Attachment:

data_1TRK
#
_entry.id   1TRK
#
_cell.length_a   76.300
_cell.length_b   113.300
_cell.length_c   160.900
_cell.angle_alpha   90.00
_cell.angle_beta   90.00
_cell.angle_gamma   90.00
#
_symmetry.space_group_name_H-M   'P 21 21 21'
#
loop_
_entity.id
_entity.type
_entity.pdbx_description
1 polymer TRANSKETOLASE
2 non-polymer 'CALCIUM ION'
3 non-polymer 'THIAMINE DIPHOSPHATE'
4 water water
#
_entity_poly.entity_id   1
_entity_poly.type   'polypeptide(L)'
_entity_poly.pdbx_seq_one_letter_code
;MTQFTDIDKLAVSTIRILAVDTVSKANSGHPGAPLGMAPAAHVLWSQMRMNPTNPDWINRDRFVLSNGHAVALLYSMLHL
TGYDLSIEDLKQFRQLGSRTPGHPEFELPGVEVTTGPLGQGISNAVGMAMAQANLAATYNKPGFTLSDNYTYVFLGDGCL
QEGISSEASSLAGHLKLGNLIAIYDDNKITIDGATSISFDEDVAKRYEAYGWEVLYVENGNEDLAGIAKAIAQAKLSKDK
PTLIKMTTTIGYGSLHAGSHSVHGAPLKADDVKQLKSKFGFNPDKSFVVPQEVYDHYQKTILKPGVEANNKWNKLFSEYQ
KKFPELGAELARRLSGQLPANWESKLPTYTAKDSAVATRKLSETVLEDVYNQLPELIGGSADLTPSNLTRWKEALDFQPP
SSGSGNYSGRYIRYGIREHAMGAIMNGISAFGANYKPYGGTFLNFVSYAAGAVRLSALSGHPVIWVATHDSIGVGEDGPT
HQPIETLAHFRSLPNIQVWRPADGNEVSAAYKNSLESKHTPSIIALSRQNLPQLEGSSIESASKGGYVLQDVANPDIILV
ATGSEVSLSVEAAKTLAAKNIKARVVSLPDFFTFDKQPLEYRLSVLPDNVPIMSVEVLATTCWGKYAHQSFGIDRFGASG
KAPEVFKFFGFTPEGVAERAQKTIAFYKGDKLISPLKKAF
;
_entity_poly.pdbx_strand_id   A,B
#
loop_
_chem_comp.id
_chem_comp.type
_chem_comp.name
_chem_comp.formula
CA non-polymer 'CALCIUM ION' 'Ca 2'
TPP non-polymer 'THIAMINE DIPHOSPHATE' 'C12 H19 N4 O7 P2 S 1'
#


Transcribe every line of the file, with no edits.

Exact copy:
data_1TRK
#
_entry.id   1TRK
#
_cell.length_a   76.300
_cell.length_b   113.300
_cell.length_c   160.900
_cell.angle_alpha   90.00
_cell.angle_beta   90.00
_cell.angle_gamma   90.00
#
_symmetry.space_group_name_H-M   'P 21 21 21'
#
loop_
_entity.id
_entity.type
_entity.pdbx_description
1 polymer TRANSKETOLASE
2 non-polymer 'CALCIUM ION'
3 non-polymer 'THIAMINE DIPHOSPHATE'
4 water water
#
_entity_poly.entity_id   1
_entity_poly.type   'polypeptide(L)'
_entity_poly.pdbx_seq_one_letter_code
;MTQFTDIDKLAVSTIRILAVDTVSKANSGHPGAPLGMAPAAHVLWSQMRMNPTNPDWINRDRFVLSNGHAVALLYSMLHL
TGYDLSIEDLKQFRQLGSRTPGHPEFELPGVEVTTGPLGQGISNAVGMAMAQANLAATYNKPGFTLSDNYTYVFLGDGCL
QEGISSEASSLAGHLKLGNLIAIYDDNKITIDGATSISFDEDVAKRYEAYGWEVLYVENGNEDLAGIAKAIAQAKLSKDK
PTLIKMTTTIGYGSLHAGSHSVHGAPLKADDVKQLKSKFGFNPDKSFVVPQEVYDHYQKTILKPGVEANNKWNKLFSEYQ
KKFPELGAELARRLSGQLPANWESKLPTYTAKDSAVATRKLSETVLEDVYNQLPELIGGSADLTPSNLTRWKEALDFQPP
SSGSGNYSGRYIRYGIREHAMGAIMNGISAFGANYKPYGGTFLNFVSYAAGAVRLSALSGHPVIWVATHDSIGVGEDGPT
HQPIETLAHFRSLPNIQVWRPADGNEVSAAYKNSLESKHTPSIIALSRQNLPQLEGSSIESASKGGYVLQDVANPDIILV
ATGSEVSLSVEAAKTLAAKNIKARVVSLPDFFTFDKQPLEYRLSVLPDNVPIMSVEVLATTCWGKYAHQSFGIDRFGASG
KAPEVFKFFGFTPEGVAERAQKTIAFYKGDKLISPLKKAF
;
_entity_poly.pdbx_strand_id   A,B
#
loop_
_chem_comp.id
_chem_comp.type
_chem_comp.name
_chem_comp.formula
CA non-polymer 'CALCIUM ION' 'Ca 2'
TPP non-polymer 'THIAMINE DIPHOSPHATE' 'C12 H19 N4 O7 P2 S 1'
#